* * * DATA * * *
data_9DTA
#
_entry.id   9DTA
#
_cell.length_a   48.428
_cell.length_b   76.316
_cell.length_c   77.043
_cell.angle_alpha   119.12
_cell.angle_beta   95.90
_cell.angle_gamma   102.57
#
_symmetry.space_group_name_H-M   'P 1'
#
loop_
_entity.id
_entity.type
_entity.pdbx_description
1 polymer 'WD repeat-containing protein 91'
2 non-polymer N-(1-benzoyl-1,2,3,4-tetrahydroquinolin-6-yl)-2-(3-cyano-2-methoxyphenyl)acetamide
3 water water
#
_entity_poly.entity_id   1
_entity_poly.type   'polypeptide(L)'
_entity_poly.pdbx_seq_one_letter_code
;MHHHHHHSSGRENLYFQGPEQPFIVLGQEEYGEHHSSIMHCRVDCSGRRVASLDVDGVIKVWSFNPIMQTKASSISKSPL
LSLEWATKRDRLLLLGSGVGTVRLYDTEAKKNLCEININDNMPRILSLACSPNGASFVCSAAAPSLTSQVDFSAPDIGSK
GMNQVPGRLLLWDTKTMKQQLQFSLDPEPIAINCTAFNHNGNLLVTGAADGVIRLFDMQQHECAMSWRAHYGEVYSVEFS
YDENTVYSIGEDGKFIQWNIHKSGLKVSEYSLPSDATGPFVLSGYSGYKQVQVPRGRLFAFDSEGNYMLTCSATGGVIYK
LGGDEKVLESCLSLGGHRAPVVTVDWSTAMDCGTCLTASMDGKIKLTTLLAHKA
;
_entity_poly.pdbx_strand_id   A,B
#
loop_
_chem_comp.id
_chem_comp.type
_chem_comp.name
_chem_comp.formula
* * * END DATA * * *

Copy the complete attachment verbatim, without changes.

data_9DTA
#
_entry.id   9DTA
#
_cell.length_a   48.428
_cell.length_b   76.316
_cell.length_c   77.043
_cell.angle_alpha   119.12
_cell.angle_beta   95.90
_cell.angle_gamma   102.57
#
_symmetry.space_group_name_H-M   'P 1'
#
loop_
_entity.id
_entity.type
_entity.pdbx_description
1 polymer 'WD repeat-containing protein 91'
2 non-polymer N-(1-benzoyl-1,2,3,4-tetrahydroquinolin-6-yl)-2-(3-cyano-2-methoxyphenyl)acetamide
3 water water
#
_entity_poly.entity_id   1
_entity_poly.type   'polypeptide(L)'
_entity_poly.pdbx_seq_one_letter_code
;MHHHHHHSSGRENLYFQGPEQPFIVLGQEEYGEHHSSIMHCRVDCSGRRVASLDVDGVIKVWSFNPIMQTKASSISKSPL
LSLEWATKRDRLLLLGSGVGTVRLYDTEAKKNLCEININDNMPRILSLACSPNGASFVCSAAAPSLTSQVDFSAPDIGSK
GMNQVPGRLLLWDTKTMKQQLQFSLDPEPIAINCTAFNHNGNLLVTGAADGVIRLFDMQQHECAMSWRAHYGEVYSVEFS
YDENTVYSIGEDGKFIQWNIHKSGLKVSEYSLPSDATGPFVLSGYSGYKQVQVPRGRLFAFDSEGNYMLTCSATGGVIYK
LGGDEKVLESCLSLGGHRAPVVTVDWSTAMDCGTCLTASMDGKIKLTTLLAHKA
;
_entity_poly.pdbx_strand_id   A,B
#
loop_
_chem_comp.id
_chem_comp.type
_chem_comp.name
_chem_comp.formula